On 20 September 2004, the Architecture Biennial in Beijing opened - a fitting acknowledgment of Asia's rising status in world architecture. In architecture, as in so many other fields of enquiry, Asia is emerging with a burst of creativity.
Asia's art history reveals abundant treasures and architectural masterpieces produced by of some of the world's longest and most gifted cultures. For much of the 20th century, however, and in many countries, local creativity and design quality in architecture were, for the most part, at a low ebb. The Cultural Revolution in China, and colonial dominance in other countries had dampening effects on local inventiveness and application in the design fields. In the post-colonial countries of Southeast Asia the majority of the important buildings continued to be designed by architectural firms practicing elsewhere: Singapore and Hong Kong provide numerous examples; China later followed suit. Uncolonised Japan was the Asian exception, and since the 1960s Japanese architects have assumed a leading position in international architecture (although 'star' modern architects are sometimes invited to design Japan for their status value). In India and Sri Lanka, some inspiring designers worked in the hybrid arena of the modern blended with the traditional. In Thailand, too, some original and technically inventive architecture from local architects appeared. Today, as the essays here show, exciting innovative work, often from young designers, is appearing throughout Asia, and promises to enrich each country and to carry the region into architectural prominence.
David Stewart appropriately introduces contemporary Asian architecture through Japanese modernism with his analytical essay on Tadao Ando that leads up to the 1990s and sets the scene for what follows elsewhere. C. Anjalendran and Anoma Pieris discuss original new architecture within the context of traditional work: in Anjalendran's case with the ancient Boulder Gardens of Sri Lanka, their inspiration for the buildings of Geoffrey Bawa and a reinterpretation today by Lalyn Collure. Pieris writes of the contemporary architecture by Mok Wei Wei (a Singaporean raised with Chinese cultural values) which consciously builds on Chinese literature (The Dream of the Red Chamber) and the landscape paintings of the Song Dynasty. History again provides the context for Made Wijaya's critical discussion of the Singapore bungalow, notably the rich tradition-inspired 'Bali Style' houses and the recent austere minimalist work of the 'New Asian Style'.
Chinese architecture is the subject for Charlie Xue and China/Hong Kong for Laurent Gutierrez and Valérie Portefaix. Xue's paper is concerned with the search for a cultural identity in architecture and traces this from the 'national form, socialist content' slogan of the 1950s to its fresh interpretation following the Cultural Revolution, to the often quite radical individualism of today. Gutierrez and Portefaix portray the dynamic possibilities for young architects in the new millennium, and demonstrate the originality and design qualities of the recent work through the architecture of three Chang stories; those of Yung Ho Chang, Gary Chang and Brian Chang.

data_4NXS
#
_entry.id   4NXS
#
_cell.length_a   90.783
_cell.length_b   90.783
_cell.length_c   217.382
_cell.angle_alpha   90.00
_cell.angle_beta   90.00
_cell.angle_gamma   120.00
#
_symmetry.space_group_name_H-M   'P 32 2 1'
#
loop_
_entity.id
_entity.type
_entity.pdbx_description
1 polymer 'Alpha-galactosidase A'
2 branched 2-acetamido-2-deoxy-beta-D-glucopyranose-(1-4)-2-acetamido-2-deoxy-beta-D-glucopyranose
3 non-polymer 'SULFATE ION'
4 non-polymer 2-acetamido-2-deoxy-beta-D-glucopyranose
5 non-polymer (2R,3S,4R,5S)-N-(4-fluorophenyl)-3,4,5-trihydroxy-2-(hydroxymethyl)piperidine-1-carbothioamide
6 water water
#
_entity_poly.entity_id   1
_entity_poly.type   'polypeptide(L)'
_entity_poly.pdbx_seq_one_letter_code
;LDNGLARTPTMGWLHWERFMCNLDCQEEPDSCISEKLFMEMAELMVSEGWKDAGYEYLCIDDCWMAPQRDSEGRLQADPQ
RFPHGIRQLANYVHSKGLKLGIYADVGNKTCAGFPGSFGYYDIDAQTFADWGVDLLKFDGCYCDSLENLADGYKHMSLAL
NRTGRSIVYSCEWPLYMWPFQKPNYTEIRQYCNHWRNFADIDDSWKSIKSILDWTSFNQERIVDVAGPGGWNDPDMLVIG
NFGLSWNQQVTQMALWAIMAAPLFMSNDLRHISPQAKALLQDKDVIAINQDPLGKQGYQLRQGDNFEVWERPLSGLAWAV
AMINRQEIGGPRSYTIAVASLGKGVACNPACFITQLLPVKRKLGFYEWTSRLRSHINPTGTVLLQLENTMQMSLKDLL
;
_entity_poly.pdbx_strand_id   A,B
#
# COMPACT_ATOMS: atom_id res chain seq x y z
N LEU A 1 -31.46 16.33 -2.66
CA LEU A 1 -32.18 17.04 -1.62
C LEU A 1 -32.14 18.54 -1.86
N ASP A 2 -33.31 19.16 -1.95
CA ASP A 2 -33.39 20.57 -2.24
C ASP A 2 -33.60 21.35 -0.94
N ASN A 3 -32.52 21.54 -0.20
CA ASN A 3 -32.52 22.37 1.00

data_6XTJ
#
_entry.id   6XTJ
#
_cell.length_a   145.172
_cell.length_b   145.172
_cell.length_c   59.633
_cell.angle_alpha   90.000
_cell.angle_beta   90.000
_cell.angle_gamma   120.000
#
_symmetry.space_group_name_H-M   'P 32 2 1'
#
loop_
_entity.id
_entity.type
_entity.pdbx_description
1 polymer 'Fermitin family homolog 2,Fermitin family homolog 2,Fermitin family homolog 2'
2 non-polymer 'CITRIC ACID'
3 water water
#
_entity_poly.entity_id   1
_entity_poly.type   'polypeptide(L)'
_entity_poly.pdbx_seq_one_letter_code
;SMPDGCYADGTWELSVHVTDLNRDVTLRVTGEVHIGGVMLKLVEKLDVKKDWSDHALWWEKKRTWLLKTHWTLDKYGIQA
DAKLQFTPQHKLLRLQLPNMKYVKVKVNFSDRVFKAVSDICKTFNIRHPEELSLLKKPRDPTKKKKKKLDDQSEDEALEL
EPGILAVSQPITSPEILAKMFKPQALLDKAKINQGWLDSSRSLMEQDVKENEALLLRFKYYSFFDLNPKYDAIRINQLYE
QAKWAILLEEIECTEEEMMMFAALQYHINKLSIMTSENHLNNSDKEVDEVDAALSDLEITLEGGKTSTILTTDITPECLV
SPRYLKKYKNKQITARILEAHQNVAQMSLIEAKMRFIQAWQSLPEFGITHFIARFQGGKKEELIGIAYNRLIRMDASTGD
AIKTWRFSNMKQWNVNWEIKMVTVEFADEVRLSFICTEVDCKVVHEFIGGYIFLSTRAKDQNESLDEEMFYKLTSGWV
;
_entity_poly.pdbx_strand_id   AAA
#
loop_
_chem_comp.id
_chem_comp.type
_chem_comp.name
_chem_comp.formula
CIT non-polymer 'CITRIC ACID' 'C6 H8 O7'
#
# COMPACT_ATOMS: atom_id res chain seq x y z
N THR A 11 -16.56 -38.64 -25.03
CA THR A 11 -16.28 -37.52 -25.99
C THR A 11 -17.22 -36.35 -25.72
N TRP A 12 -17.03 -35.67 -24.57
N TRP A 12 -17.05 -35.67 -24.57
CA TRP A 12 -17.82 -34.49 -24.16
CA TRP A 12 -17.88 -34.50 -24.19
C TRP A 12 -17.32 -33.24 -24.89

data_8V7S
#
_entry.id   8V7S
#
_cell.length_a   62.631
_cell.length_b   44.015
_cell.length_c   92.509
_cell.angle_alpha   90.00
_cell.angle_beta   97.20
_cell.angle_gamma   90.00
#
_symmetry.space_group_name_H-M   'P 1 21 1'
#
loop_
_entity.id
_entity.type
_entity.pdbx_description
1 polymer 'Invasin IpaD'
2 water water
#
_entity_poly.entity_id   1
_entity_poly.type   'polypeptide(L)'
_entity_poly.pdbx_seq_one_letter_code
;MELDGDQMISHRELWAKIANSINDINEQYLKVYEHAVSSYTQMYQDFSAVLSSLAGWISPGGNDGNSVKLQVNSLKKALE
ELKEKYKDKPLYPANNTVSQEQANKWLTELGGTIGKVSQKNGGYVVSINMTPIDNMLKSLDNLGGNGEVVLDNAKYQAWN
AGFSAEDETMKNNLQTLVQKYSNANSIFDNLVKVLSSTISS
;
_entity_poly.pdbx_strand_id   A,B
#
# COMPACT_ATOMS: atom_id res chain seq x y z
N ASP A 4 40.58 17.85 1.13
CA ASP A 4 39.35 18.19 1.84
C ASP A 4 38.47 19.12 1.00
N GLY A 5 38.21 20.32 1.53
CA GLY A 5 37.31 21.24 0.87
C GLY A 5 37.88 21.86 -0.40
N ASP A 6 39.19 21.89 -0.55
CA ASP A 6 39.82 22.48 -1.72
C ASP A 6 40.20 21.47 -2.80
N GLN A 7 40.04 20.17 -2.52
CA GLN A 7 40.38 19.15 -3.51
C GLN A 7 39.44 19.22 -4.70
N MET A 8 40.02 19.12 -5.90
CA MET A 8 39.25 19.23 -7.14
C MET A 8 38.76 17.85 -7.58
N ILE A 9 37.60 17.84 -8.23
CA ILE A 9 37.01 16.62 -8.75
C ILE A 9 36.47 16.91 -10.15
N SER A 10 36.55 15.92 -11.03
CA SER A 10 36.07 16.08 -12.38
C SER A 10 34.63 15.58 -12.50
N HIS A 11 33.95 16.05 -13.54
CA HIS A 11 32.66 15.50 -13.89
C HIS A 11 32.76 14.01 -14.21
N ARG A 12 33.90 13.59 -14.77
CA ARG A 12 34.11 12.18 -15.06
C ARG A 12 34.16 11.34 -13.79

Considering that the work discussed in this TAASA Review is but a small sample of what is now being designed and built in the Asian region, one might be tempted to talk of a renaissance in architecture. I spent considerable time in Asia in the 1970s and 1980s and, given the richness of the cultural past in many countries, wondered how the spark of regional inventiveness could be so low. Clearly, for one reason or another, artistic inspiration and ability had been suppressed. This was particularly evident in China: the contrast between the architecture of Japan and China was barely credible - how could a people loose what was so intrinsic in their heritage? Even then it was clear that a deep creative ability must just be sleeping and would eventually re-emerge. Today it is primarily China and architects of Chinese background practicing in various parts of Asia who are coming forward.
I am not surprised at the originality, inventiveness and dynamic spirit of the new architecture from Asia. It was just a matter of time. I am only surprised that it has taken so long to surface.
Jennifer Taylor is an architect and scholar known primarily for her publications on contemporary Australian, Pacific and Japanese architecture. She has spent much time in Asia teaching and undertaking research, and she recently completed a book in the Japanese architect Fumihiko Maki (see review pp. 24-25). Currently she is Adjunct Professor at the Queensland University of Technology.
3 EDITORIAL: THE ARCHITECTURE OF NEW ASIA - Jennifer Taylor, Guest Editor
4 JAPAN: THE TADAO ANDO PHENOMENON - David B. Stewart
7 CHINA AND HONG KONG: CHANG STORIES - Laurent Gutierrez and Valérie Portefaix
10 SINGAPORE: MOK WEI WEI’S SUBJECTIVITY - Anoma Pieris
12 BOULDER ARCHITECTURE: UNIQUELY SRI LANKAN - C. Anjalendran
14 ARTISTIC REFLECTION IN CONTEMPORARY CHINESE ARCHITECTURE -Charlie Q. L. Xue
16 SINGAPORE: BUNGALOW STYLE - Made Wijaya
18 THE VILLAGE TING: RESEARCHING CHINESE ANCESTRAL HALLS - Ann Proctor and Sabrina Snow
21 IN THE PUBLIC DOMAIN: HINDU BRONZES AT THE POWERHOUSE - Rachel Miller
22 EXHIBITION: OPPOSING FORMS, SYMBOLIC FUNCTIONS - Joanna Barrkman
23 EXHIBITION: RAJASTHANI COURT PAINTINGS - Richard Runnels
24 BOOK REVIEW: FUMIHIKO MAKI - Steffen Lehmann
25 TAASA MEMBERS’ DIARY DECEMBER 2004 – FEBRUARY 2005
26 WHAT’S ON IN AUSTRALIA DECEMBER 2004 – FEBRUARY 2005